The Rational Choice Perspective This question is the point of departure for rational choice perspectives of solidarity, which attempt to reconcile sociological and economic perspectives. Truly self-regarding actors will not join a group to pursue common ends when, without participating, they can reap the benefit of other people’s activity in obtaining them. Instead of contributing to the common weal, rational actors will free ride (Buchanan 1965; Olson, 1965) and behave opportunistically when it is expedient. The upshot is minimal solidarity despite an extensive commonality of interest. The rational choice theory of solidarity (Hechter, 1987) hinges on the group’s capacity to preclude free riding. In this theory, rational individuals form groups to obtain goods that they either cannot produce on their own or cannot attain as economically. The ultimate motivation for group formation is held to be the individual’s desire to gain access to jointly produced goods. These goods can only be produced if prospective members comply with the rules and obligations that are necessary to ensure production of the given joint goods. The more dependent individuals are on the group for access to valued goods, the greater is its potential power over them. This dependence increases when the given goods are not readily available elsewhere, when members lack information about alternatives, when the costs of leaving the group are high, and when personal ties to other members are strong. Moreover, the greater the dependence of members on a group, the greater their willingness to comply with highly extensive obligations. Hence, dependence creates conditions not just for the emergence of corporate obligations, but for obligations that guide and regulate behavior to a high degree. Yet dependence is an insufficient cause of compliance. Children tend to be highly dependent on their parents, but this is no guarantee that they will routinely perform their chores or study diligently in school. Dependence by itself is unlikely to resolve the free rider problem. Free riding can only be precluded when the given group has a high control capacity. This control capacity, in turn, is a function of monitoring and sanctioning. Monitoring is the process of detecting noncompliance to corporate obligations; sanctioning is the use of rewards and punishments to induce compliance. The theory therefore holds that compliance to corporate obligations – an indirect measure of solidarity in noncompensatory groups – is jointly a function of dependence and control mechanisms. That said, this theory remains incomplete because the sources of individual dependence are exogenous to it.


Solidarity, Sociology of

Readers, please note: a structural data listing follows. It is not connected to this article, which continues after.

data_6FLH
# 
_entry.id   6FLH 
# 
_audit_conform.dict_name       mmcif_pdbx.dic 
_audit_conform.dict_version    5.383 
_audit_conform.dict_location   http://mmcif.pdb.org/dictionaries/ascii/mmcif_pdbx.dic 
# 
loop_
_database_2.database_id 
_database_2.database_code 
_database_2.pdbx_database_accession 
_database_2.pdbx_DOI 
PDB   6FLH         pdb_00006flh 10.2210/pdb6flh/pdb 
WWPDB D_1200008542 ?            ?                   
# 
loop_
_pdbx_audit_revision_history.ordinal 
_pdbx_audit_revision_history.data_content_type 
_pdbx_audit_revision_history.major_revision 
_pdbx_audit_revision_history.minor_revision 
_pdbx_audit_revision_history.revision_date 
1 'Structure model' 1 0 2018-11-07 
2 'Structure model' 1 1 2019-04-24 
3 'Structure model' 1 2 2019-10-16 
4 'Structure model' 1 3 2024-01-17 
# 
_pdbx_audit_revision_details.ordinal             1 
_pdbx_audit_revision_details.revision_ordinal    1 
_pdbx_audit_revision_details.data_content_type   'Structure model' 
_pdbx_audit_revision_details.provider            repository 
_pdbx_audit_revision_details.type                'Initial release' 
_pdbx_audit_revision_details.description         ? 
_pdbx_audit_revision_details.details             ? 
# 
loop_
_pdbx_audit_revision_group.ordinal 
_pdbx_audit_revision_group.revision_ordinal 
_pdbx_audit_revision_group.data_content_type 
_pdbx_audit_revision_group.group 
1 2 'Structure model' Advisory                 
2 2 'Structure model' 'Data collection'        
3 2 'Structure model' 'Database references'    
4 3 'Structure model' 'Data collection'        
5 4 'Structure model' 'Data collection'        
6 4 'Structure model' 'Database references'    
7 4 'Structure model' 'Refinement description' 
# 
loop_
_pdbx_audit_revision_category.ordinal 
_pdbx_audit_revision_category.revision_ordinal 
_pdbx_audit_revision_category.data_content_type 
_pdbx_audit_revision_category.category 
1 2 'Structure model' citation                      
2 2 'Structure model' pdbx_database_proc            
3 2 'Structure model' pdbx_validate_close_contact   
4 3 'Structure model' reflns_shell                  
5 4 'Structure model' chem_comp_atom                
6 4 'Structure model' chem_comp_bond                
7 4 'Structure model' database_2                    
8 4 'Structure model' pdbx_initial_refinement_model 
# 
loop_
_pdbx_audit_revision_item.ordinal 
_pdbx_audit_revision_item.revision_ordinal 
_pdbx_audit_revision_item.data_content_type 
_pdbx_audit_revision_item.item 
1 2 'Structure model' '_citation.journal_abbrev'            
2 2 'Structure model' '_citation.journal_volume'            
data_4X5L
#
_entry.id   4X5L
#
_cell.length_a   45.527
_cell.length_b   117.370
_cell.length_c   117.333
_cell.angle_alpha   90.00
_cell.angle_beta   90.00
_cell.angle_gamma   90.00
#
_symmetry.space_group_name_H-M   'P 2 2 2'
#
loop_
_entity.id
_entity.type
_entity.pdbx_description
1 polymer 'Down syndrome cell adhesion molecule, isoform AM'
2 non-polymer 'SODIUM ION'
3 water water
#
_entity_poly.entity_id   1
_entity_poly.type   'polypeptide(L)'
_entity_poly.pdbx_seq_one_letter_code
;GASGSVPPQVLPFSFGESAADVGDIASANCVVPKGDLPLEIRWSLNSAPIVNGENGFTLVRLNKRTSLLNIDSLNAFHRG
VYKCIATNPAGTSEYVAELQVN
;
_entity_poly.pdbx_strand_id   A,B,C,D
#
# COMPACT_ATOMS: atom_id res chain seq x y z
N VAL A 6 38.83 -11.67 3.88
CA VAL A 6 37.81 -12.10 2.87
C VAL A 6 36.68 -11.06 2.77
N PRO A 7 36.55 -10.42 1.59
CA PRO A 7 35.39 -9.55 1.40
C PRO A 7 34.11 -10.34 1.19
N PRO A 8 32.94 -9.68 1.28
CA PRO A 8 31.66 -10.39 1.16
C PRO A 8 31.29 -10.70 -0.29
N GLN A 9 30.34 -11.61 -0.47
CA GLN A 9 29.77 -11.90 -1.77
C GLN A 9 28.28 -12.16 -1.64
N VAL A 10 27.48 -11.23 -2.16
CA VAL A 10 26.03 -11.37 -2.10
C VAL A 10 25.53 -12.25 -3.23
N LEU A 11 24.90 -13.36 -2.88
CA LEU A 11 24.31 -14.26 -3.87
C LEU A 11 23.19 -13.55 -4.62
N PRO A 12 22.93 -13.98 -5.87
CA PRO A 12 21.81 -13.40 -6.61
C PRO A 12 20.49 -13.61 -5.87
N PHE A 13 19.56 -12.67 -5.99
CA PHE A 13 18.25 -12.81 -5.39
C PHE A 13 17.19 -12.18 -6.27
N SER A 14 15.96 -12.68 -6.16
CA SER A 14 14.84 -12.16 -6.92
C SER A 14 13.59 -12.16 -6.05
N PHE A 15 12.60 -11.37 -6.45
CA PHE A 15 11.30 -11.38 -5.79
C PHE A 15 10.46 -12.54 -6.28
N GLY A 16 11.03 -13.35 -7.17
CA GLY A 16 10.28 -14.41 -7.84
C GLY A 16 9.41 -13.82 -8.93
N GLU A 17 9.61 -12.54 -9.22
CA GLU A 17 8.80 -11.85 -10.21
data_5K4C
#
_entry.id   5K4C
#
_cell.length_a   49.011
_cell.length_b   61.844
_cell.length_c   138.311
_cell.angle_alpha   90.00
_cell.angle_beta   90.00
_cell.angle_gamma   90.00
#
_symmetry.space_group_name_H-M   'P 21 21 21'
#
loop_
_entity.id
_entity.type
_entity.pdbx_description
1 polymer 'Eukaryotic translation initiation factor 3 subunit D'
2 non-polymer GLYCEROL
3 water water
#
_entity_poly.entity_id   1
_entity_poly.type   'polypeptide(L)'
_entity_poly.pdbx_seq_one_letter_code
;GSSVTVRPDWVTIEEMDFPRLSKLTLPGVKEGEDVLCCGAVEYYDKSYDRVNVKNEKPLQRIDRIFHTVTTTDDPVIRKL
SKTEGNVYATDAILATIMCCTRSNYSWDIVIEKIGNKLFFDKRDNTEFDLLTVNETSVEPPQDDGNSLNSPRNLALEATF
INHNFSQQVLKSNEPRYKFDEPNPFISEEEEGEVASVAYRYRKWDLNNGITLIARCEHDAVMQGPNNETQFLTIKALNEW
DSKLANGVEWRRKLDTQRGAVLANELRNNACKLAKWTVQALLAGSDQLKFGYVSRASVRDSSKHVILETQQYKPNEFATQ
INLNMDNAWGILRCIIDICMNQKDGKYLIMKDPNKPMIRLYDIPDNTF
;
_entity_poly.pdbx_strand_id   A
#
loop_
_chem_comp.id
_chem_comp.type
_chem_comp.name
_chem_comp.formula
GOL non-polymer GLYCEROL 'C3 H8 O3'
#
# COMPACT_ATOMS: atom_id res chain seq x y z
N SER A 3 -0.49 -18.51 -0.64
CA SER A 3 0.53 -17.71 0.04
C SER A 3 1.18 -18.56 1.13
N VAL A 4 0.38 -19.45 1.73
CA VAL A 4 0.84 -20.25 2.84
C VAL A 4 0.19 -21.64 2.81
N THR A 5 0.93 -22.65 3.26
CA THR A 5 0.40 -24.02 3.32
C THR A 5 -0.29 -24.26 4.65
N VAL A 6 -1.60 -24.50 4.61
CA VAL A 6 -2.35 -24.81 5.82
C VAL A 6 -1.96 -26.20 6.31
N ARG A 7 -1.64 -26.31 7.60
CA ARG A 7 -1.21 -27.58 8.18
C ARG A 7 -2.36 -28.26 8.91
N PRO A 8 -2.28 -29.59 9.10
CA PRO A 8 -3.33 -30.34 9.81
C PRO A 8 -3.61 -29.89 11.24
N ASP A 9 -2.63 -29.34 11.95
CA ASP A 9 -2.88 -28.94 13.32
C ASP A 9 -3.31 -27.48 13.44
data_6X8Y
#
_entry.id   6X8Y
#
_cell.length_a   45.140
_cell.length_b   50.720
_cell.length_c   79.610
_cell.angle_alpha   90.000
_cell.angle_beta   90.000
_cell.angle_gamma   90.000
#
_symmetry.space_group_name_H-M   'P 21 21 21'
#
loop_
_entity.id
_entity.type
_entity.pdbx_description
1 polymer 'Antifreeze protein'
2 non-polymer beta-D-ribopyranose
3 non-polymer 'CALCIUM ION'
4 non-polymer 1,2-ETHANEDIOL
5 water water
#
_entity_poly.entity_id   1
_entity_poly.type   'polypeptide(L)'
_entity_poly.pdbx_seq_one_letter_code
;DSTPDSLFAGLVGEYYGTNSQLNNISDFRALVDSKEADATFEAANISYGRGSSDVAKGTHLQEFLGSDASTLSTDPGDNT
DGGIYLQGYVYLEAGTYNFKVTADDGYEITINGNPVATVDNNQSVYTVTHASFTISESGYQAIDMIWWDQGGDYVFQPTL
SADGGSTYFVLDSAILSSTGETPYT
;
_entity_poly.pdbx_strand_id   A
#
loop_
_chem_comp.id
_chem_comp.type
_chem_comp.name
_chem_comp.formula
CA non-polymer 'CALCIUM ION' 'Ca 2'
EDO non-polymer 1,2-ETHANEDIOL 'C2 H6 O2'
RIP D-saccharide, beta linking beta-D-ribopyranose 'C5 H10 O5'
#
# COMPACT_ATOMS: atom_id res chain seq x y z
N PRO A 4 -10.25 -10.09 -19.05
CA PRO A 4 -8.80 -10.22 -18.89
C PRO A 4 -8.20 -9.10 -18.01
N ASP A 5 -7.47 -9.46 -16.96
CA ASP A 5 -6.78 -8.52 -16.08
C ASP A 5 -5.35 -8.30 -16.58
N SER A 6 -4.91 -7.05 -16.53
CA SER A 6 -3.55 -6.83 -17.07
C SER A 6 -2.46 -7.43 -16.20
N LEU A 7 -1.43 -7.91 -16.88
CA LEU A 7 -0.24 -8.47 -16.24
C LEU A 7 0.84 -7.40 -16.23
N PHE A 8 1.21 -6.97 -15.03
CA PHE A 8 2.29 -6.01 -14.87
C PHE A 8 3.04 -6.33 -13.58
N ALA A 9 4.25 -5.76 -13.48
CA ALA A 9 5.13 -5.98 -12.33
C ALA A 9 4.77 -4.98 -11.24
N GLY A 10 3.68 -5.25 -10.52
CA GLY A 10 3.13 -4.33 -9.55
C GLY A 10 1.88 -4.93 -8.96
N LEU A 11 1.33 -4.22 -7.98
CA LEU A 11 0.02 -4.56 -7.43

Since it can be attained as a result of compensation as well as normative obligation, the study of solidarity poses serious challenges to empirical researchers. After a long period of dormancy, interest in solidarity has increased in several social science disciplines. The rational choice theory of solidarity has been used to explain variations in legislative party voting (Hechter, 1987), the membership rules of friendly societies and mutual benefit associations (Hechter, 1987), the survival of US intentional communities (Hall, 1988), cross-national crime rates (Hechter and Kanazawa, 1993), social order in Japan and the United States (Miller and Kanazawa, 2000), the prevalence of nationalism in history (Hechter, 2000), the survival of religions demanding high sacrifice from their adherents (Iannaconne, 1994; McBride, 2007), the causes of suicide bombing (Berman and Laitin, 2008), and the survival of individuals in prisoner of war camps during the American Civil War (Costa and Kahn, 2008). Whether group solidarity incites or inhibits intergroup conflict is now the subject of debate (Bhavnani and Backer, 2000; Fearon and Laitin, 1996; Gould, 1999). Legal theorists (Ellickson, 1991; Posner, 2000) have explored group solidarity as an institutional alternative to law as a means of dispute resolution. A variety of mathematical models of solidarity have been proposed by social and physical scientists (Doreian and Fararo, 1998). Finally, social psychologists have recently found that solidarity is more likely to develop among individuals who are engaged in intergroup conflict (Benard, 2012), on the one hand, and generalized as against reciprocal exchange networks, on the other (Willer et al., 2012). Whereas the rational choice theory of solidarity emphasizes individual compliance with collective obligations, group solidarity evidently also entails the emergence of collective sentiments. The pioneering rational choice sociologist James Coleman (1990) argued that positive sanctions produced within groups may yield zealotry among some members. Other writers have sought to downplay the self-regarding behavioral assumptions of rational choice theory by stressing the role that emotions play in generating these sentiments of solidarity. On this view, Collins (2004) suggests that solidary groups are held together not so much by common interests as by positive emotional energy generated in the course of ritual interaction (Collins, 2004); this emotional energy is held to arise to the degree that people share a clarity of expectations (Turner, 2007). For Lawler et al. (2009), however, people form affective ties to groups if and when they attribute their individual feelings to membership in a group. They suggest that emotional energy derives not from ritual interaction, but from affiliation with given groups. Although an emphasis on the emotional basis of group solidarity is often regarded as an alternative to the instrumentalism of rational choice theory, it is unclear why positive emotional energy, whatever its source, cannot be modeled as a part – even quite an important part – of an individual’s utility argument. The empirical study of solidarity has been hamstrung by a lack of agreement on definitions of the concept. Defining solidarity as an intersubjective state (as normative theorists have typically done) posed a severe challenge for empirical research because there were no consensually accepted measures of individual values and internalized norms in social science.